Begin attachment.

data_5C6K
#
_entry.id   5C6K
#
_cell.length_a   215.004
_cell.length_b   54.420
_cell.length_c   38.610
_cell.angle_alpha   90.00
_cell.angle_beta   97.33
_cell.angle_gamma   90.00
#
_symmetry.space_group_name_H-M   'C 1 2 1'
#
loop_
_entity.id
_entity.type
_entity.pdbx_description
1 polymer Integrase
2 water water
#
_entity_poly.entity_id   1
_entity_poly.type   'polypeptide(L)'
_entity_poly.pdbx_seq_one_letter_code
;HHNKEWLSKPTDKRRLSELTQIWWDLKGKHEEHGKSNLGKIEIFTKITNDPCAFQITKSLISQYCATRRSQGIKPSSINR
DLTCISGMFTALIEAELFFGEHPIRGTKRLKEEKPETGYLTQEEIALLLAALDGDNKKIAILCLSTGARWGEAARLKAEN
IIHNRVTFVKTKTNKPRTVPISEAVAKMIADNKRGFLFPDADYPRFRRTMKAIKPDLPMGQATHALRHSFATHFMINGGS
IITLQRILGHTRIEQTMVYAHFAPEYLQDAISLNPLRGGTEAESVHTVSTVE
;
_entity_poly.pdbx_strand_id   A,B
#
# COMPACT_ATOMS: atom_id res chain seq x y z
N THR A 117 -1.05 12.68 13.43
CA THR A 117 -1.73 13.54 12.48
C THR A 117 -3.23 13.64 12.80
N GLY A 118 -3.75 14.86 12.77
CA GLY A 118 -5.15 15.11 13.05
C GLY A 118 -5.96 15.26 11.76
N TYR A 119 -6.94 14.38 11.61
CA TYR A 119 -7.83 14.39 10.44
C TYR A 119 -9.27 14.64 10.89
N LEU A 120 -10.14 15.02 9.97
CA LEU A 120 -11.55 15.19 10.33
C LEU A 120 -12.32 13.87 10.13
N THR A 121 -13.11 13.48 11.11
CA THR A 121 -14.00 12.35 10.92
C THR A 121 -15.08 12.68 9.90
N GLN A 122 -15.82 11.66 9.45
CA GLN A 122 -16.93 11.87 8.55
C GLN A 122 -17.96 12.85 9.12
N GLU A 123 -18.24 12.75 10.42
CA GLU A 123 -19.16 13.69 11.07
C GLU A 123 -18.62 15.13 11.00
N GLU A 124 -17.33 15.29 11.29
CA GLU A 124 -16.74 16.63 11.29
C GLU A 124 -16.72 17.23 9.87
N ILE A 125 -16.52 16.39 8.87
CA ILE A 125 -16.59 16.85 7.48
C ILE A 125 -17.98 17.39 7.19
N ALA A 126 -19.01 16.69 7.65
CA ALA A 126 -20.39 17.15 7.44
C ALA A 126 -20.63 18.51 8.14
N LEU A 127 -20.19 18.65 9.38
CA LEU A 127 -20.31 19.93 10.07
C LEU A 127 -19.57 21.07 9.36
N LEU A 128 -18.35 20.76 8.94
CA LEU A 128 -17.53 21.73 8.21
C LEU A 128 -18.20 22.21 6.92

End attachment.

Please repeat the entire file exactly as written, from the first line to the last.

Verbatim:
data_5C6K
#
_entry.id   5C6K
#
_cell.length_a   215.004
_cell.length_b   54.420
_cell.length_c   38.610
_cell.angle_alpha   90.00
_cell.angle_beta   97.33
_cell.angle_gamma   90.00
#
_symmetry.space_group_name_H-M   'C 1 2 1'
#
loop_
_entity.id
_entity.type
_entity.pdbx_description
1 polymer Integrase
2 water water
#
_entity_poly.entity_id   1
_entity_poly.type   'polypeptide(L)'
_entity_poly.pdbx_seq_one_letter_code
;HHNKEWLSKPTDKRRLSELTQIWWDLKGKHEEHGKSNLGKIEIFTKITNDPCAFQITKSLISQYCATRRSQGIKPSSINR
DLTCISGMFTALIEAELFFGEHPIRGTKRLKEEKPETGYLTQEEIALLLAALDGDNKKIAILCLSTGARWGEAARLKAEN
IIHNRVTFVKTKTNKPRTVPISEAVAKMIADNKRGFLFPDADYPRFRRTMKAIKPDLPMGQATHALRHSFATHFMINGGS
IITLQRILGHTRIEQTMVYAHFAPEYLQDAISLNPLRGGTEAESVHTVSTVE
;
_entity_poly.pdbx_strand_id   A,B
#
# COMPACT_ATOMS: atom_id res chain seq x y z
N THR A 117 -1.05 12.68 13.43
CA THR A 117 -1.73 13.54 12.48
C THR A 117 -3.23 13.64 12.80
N GLY A 118 -3.75 14.86 12.77
CA GLY A 118 -5.15 15.11 13.05
C GLY A 118 -5.96 15.26 11.76
N TYR A 119 -6.94 14.38 11.61
CA TYR A 119 -7.83 14.39 10.44
C TYR A 119 -9.27 14.64 10.89
N LEU A 120 -10.14 15.02 9.97
CA LEU A 120 -11.55 15.19 10.33
C LEU A 120 -12.32 13.87 10.13
N THR A 121 -13.11 13.48 11.11
CA THR A 121 -14.00 12.35 10.92
C THR A 121 -15.08 12.68 9.90
N GLN A 122 -15.82 11.66 9.45
CA GLN A 122 -16.93 11.87 8.55
C GLN A 122 -17.96 12.85 9.12
N GLU A 123 -18.24 12.75 10.42
CA GLU A 123 -19.16 13.69 11.07
C GLU A 123 -18.62 15.13 11.00
N GLU A 124 -17.33 15.29 11.29
CA GLU A 124 -16.74 16.63 11.29
C GLU A 124 -16.72 17.23 9.87
N ILE A 125 -16.52 16.39 8.87
CA ILE A 125 -16.59 16.85 7.48
C ILE A 125 -17.98 17.39 7.19
N ALA A 126 -19.01 16.69 7.65
CA ALA A 126 -20.39 17.15 7.44
C ALA A 126 -20.63 18.51 8.14
N LEU A 127 -20.19 18.65 9.38
CA LEU A 127 -20.31 19.93 10.07
C LEU A 127 -19.57 21.07 9.36
N LEU A 128 -18.35 20.76 8.94
CA LEU A 128 -17.53 21.73 8.21
C LEU A 128 -18.20 22.21 6.92